The Van Wert County Courthouse

Thursday, Jul. 19, 2018

“Art of Therapy” features Bruce Dellinger

By Hope Wallace

We all can learn a thing or two about ability from Bruce Lynn Dellinger. Bruce is an artist from Timberville, Virginia, whose work we are fortunate to currently have on display as part of “The Art of Therapy,” exhibit.  Bruce has worked with many mediums, but he finds that a No. 2 pencil is his medium of choice to create intricate images of wildlife, animals and scenes of nature.  Many of his incredibly detailed drawings can take up to 180 hours to

“Honeysuckle Row” (detail), graphite drawing by Bruce Lynn Dellinger.

complete.  He says that he likes to draw the natural world because he feels it best reflects his mood and his adaptability to life.

Bruce is the official artist of the Virginia Wheelin’ Sportsmen Chapter of the National Wild Turkey Federation (NWTF).  He travels around the Virginia area to various festivals and activities, drawing, meeting the public and selling prints of his artwork.

Bruce is self-taught and has been successfully drawing and marketing his work for over 15 years.  He does all his artwork by holding a pencil firmly between his teeth, because a farming accident in 1981 left him quadriplegic.  When he discovered that he could draw by mouth, he realized how enjoyable and therapeutic making art can be.

We have three of Bruce’s beautiful drawings in The Art of Therapy exhibit.  If you are interested, we have a supply of his brochures which include an order form for prints of his work.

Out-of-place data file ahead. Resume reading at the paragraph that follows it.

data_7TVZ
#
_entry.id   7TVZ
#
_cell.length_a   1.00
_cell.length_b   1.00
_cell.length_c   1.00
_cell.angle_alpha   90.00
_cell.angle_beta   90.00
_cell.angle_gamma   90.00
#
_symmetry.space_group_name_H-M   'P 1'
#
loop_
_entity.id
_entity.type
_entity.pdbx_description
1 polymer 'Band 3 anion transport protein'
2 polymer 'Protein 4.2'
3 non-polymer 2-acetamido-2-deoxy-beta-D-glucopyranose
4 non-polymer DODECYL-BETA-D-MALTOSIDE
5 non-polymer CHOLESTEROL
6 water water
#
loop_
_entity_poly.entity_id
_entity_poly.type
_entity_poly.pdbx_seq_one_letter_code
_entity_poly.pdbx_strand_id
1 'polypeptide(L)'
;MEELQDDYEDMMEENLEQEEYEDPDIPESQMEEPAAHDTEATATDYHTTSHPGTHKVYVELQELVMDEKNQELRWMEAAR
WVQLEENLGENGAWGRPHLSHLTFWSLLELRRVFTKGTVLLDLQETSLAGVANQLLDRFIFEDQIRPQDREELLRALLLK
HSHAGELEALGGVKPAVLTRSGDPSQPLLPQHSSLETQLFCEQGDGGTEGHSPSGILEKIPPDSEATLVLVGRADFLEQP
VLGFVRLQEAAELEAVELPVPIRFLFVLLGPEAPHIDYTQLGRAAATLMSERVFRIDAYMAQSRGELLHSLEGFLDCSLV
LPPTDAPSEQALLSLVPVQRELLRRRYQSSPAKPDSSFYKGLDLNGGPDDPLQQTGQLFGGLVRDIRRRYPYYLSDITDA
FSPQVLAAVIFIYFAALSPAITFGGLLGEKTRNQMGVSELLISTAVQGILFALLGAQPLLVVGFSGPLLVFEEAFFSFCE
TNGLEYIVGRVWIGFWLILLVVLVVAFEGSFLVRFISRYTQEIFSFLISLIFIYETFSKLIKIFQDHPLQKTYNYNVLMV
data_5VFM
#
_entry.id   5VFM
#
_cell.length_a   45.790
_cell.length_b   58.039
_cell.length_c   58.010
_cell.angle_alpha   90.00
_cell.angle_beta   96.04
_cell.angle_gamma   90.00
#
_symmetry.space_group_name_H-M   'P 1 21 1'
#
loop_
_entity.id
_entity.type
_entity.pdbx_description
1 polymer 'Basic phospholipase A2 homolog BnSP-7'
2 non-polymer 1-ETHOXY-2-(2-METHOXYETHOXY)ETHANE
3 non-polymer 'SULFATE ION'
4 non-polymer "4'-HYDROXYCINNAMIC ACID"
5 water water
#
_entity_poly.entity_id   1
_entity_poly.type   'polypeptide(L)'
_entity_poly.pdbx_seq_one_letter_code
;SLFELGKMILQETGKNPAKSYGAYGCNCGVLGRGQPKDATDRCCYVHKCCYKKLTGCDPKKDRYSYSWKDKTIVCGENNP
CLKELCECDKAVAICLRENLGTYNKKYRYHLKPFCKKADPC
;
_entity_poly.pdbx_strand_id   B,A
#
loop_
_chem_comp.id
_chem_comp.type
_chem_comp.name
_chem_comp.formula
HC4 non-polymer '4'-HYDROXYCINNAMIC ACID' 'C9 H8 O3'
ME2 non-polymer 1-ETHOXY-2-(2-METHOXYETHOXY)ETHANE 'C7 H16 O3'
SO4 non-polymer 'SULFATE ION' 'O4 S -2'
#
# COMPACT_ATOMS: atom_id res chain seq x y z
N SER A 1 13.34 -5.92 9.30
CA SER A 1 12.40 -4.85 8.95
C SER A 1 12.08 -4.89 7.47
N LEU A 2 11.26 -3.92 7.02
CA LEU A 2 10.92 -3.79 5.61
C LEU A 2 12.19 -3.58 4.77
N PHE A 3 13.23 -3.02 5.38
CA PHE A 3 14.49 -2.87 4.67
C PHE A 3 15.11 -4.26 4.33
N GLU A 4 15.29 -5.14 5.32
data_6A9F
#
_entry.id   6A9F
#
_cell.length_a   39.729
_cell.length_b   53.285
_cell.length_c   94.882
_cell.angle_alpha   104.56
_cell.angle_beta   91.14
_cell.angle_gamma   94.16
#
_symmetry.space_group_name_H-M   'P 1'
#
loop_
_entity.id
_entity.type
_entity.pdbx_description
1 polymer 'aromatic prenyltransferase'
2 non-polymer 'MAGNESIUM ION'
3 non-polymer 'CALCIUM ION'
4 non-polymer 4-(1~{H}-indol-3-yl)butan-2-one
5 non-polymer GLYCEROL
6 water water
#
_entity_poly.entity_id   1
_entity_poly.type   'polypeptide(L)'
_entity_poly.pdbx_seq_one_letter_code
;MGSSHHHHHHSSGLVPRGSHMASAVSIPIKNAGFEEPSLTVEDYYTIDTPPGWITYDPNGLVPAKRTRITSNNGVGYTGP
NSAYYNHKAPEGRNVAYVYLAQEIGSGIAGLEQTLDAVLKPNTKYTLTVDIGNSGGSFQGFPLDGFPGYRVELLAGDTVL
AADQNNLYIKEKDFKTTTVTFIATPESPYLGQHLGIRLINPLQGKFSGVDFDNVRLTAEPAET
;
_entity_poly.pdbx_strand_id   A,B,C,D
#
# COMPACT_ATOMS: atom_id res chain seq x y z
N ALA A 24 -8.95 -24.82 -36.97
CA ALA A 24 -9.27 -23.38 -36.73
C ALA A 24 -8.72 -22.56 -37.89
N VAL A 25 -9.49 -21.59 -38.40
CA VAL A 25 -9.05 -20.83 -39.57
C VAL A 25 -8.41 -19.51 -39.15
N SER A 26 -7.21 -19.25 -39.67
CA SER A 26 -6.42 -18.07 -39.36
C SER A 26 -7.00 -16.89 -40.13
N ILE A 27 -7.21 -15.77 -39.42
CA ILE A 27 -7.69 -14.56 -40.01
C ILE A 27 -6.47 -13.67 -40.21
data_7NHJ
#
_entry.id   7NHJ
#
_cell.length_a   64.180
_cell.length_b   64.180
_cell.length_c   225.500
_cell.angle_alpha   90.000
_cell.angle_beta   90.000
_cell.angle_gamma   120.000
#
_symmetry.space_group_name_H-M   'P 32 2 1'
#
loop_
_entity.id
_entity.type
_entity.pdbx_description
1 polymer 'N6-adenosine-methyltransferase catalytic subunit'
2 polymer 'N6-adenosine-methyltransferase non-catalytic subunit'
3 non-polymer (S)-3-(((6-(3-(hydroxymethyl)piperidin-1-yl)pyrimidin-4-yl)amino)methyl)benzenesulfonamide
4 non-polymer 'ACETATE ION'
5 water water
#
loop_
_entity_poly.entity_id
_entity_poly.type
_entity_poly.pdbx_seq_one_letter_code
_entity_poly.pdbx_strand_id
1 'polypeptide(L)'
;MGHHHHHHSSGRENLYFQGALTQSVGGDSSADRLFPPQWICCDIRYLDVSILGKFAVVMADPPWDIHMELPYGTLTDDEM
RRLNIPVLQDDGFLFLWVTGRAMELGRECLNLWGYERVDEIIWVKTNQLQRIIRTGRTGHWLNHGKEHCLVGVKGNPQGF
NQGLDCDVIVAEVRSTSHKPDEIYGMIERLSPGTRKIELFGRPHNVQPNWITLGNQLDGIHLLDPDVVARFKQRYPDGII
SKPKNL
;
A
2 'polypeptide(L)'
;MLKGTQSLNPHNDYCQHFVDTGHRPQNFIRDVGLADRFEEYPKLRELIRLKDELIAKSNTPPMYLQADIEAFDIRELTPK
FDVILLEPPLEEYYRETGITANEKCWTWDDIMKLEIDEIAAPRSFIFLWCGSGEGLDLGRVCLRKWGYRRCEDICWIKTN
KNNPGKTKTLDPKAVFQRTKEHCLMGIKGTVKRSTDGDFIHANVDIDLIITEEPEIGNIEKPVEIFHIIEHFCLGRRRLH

I hope you will visit the Wassenberg Art Center often to join with us in enjoying art of all kinds.  Our current exhibits, “It’s In the Cards” and “The Art of Therapy” focus on two very different types of art which both encourage interaction.  These shows, sponsored by Vancrest Health Care Center, will run through May 7.  Exhibit hours are 1-5 p.m. Tuesday through Sunday (closed Mondays) and admission is free.

The Wassenberg Art Center is located at 643 S. Washington Street in Van Wert, Ohio.  Contact us by phone at 419.238.6837 or by e-mail at wassenberg@embarqmail.com.  Check the calendar on our website, www.vanwert.com/wassenberg, for current activities.

Eldon Dedini was born to draw funny pictures

Photo caption:  Cartoon by Eldon Dedini.

In the 1930s it was possible to make a living as a freelance magazine cartoonist; however, it was like doing a trapeze act without a net.  Cartoonists who didn’t live near New York and Chicago — the two major centers for scores of national magazines — had to rely on the postal service to deliver their work.  They also had to compete with other cartoonists who could actually meet with magazine cartoonist on weekly “look days.”  On “look

Cartoon by Eldon Dedini.

days,” cartoonists could not only talk to magazine editors but also visit with other cartoonists and stay informed about news that affected their profession.

Eldon Dedini, a farm boy living in a remote rural area of California, didn’t have these options.  His cartoon roughs, sketched on sheets of ordinary typewriter paper, put in an envelope and dropped in a mailbox, had to speak for him.